Meanwhile, in Morgantown …

City takes panhandling law off the books

Last week, the Morgantown City Council voted to repeal a 2005 panhandling law that is the basis for a federal lawsuit against the city brought by Mountain State Justice.

City Code Section 371.10 is a true “panhandling” prohibition in a way that Monongalia County’s “safety” ordinance is not. As Ben Conley reported, the law in question states it’s illegal to ask for money or other objects of value by any means with the intention of the money or objects being transferred from an occupant of a vehicle within a public roadway at that time and place. It also outlaws standing in any portion of a public right-of-way to solicit business, goods or money.

The law was challenged on the basis of First and Fourteenth Amendment protections. Similar laws have previously been found unconstitutional by the courts and it’s not a far reach to think this one would be, too.

So the question is what now?

Will the city write a replacement? If so, will it take the county’s approach and frame the prohibition in terms of safety? Or will it choose to leave such a law off its books and simply enforce the county’s ordinance instead?

Homelessness and poverty and, therefore, panhandling aren’t going away any time soon, so we doubt the city will merely turn a blind eye. It will have to decide eventually how it wants to handle the issue.

Civilian Review Board wants to review traffic stop data

The Morgantown Civilian Police Review and Advisory Board plans to analyze Morgantown Police Department traffic stop and arrest data to see if there’s a trend of pulling over people of color more often.

That’s not a bad idea. But it won’t be an easy task.           

There is a national trend of racially disparate traffic stops. The Standford Open Policing Project has analyzed data from nearly 100 million traffic stops nationwide since 2015. In terms of raw data, Black people get pulled over at higher rates than white or Hispanic/Latino drivers. The researchers are the first to admit that the trends aren’t definitive proof of discrimination, but there is indication that police may use a lower standard when deciding to search a Black person’s vehicle vs. a white person’s.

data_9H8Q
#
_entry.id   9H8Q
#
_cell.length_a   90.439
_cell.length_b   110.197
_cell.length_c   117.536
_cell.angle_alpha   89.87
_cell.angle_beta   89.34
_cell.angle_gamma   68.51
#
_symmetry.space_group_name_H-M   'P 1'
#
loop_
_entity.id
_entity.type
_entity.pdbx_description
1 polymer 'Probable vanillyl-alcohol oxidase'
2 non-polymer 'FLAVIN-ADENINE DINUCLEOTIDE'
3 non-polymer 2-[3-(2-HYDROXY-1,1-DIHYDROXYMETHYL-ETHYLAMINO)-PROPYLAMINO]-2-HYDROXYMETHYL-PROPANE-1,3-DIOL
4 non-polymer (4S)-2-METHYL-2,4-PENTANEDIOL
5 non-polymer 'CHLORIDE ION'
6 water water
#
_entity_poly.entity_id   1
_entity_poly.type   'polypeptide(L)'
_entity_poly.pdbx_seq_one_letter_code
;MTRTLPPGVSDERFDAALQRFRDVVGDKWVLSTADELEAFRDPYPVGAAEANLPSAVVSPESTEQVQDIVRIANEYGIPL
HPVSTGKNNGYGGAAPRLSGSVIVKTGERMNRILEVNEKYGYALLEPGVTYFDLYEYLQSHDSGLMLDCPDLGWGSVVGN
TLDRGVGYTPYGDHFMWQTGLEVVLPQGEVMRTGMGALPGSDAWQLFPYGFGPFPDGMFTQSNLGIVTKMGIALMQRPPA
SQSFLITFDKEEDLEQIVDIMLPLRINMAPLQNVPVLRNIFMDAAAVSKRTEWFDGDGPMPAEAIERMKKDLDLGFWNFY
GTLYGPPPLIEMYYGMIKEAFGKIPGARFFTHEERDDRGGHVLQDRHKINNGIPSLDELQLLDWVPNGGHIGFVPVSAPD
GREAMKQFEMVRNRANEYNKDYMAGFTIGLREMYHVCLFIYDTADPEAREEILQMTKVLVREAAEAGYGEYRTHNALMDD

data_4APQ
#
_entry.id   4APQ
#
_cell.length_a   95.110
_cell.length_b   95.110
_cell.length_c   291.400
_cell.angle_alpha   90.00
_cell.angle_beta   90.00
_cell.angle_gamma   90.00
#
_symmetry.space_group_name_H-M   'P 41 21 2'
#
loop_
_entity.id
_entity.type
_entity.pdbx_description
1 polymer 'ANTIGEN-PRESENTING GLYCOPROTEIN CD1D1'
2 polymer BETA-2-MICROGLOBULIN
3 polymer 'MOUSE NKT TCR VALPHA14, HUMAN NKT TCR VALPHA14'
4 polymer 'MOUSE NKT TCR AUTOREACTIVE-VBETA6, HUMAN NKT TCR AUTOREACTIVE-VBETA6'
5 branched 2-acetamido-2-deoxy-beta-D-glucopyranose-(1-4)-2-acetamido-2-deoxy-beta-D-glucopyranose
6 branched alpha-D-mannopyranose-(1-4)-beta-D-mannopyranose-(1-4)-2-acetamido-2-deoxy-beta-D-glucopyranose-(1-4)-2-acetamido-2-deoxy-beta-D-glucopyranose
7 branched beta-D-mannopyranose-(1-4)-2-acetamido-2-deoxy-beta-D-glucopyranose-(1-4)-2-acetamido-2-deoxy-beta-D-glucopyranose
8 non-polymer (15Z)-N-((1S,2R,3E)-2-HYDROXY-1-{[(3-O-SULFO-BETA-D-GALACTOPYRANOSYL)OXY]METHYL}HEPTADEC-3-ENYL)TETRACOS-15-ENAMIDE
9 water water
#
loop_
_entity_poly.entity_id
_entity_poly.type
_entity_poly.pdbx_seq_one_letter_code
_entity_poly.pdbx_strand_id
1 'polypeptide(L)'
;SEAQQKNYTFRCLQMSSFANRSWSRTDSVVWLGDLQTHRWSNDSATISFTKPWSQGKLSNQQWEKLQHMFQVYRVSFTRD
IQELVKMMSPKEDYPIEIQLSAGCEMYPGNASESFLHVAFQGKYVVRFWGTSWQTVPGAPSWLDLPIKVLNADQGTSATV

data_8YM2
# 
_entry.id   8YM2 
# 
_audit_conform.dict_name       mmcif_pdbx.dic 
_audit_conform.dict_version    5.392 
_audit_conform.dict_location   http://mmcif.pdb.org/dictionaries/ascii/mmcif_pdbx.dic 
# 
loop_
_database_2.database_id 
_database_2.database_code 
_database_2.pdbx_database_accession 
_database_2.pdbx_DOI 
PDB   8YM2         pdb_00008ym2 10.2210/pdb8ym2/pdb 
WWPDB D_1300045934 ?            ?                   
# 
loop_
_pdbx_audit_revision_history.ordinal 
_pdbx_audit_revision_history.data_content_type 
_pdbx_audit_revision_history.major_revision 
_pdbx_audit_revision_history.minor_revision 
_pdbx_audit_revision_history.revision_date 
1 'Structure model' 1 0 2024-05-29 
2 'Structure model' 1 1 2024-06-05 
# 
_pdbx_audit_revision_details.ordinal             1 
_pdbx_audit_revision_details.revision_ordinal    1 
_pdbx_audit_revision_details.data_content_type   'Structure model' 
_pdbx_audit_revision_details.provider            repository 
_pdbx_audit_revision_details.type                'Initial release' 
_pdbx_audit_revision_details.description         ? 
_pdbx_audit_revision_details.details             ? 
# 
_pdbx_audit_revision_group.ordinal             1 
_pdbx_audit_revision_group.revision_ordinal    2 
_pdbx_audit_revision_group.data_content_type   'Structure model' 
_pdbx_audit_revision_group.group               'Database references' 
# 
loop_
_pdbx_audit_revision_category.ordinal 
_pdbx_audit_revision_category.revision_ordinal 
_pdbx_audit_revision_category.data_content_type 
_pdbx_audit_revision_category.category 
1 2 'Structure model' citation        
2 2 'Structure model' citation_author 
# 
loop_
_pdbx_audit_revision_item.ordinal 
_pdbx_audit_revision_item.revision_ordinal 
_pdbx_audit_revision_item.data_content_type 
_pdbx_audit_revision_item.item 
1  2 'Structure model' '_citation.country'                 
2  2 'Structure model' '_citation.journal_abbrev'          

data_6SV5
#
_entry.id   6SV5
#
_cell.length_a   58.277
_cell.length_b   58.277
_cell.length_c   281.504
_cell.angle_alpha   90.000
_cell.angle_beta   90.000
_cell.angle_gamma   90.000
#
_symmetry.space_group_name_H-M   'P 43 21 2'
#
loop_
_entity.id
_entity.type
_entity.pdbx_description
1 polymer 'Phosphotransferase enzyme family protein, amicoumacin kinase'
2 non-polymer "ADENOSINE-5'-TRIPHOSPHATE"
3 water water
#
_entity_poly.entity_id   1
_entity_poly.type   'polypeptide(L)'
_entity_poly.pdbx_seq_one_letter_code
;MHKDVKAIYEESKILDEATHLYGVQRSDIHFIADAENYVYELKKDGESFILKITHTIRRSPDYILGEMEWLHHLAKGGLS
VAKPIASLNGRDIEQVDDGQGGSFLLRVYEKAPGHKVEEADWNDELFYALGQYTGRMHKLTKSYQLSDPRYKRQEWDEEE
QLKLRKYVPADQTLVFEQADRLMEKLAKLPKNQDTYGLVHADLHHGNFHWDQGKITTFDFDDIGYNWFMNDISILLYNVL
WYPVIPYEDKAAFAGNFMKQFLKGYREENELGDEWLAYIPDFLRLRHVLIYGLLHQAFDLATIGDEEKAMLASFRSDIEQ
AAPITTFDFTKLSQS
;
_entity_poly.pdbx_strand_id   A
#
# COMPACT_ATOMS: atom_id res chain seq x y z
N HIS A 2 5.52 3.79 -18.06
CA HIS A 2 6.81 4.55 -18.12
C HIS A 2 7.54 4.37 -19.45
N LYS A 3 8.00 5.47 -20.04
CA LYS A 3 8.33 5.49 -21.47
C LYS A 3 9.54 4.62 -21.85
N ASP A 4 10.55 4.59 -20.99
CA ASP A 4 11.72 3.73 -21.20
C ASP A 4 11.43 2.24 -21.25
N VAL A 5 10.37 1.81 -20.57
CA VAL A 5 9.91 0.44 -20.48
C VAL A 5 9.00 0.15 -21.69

When it comes to Morgantown specifically, as was pointed out during the review board’s meeting, the prevailing narrative is that out-of-town drug dealers who are Black drive up MPD’s numbers. The review board’s analysis could determine if there is any truth to that.

The problem the board will face is that race/ethnicity hasn’t been required for reports for nearly a decade, which means that demographic data may or may not be available. It would take extra time and effort, but reports that don’t record race could be weeded out. However, that could cause its own problems.

If the question is specifically “Are the majority of people of color who are stopped from out-of-state?”, then the board has a good place to start: 227 reports of Black people getting pulled over in 2018. As Board Secretary Bob Cohen noted, the board can find out who those people were. We do, however, offer a word of caution: Many WVU students may be recorded as being from “out-of-state,” but they had a perfectly legitimate reason for being in Morgantown. It will take extra effort to see who was affiliated with the university at the time of the incident, but it could make a difference for interpreting the data later.

We’re curious to see what comes out of the review board’s analysis and we look forward to seeing the results.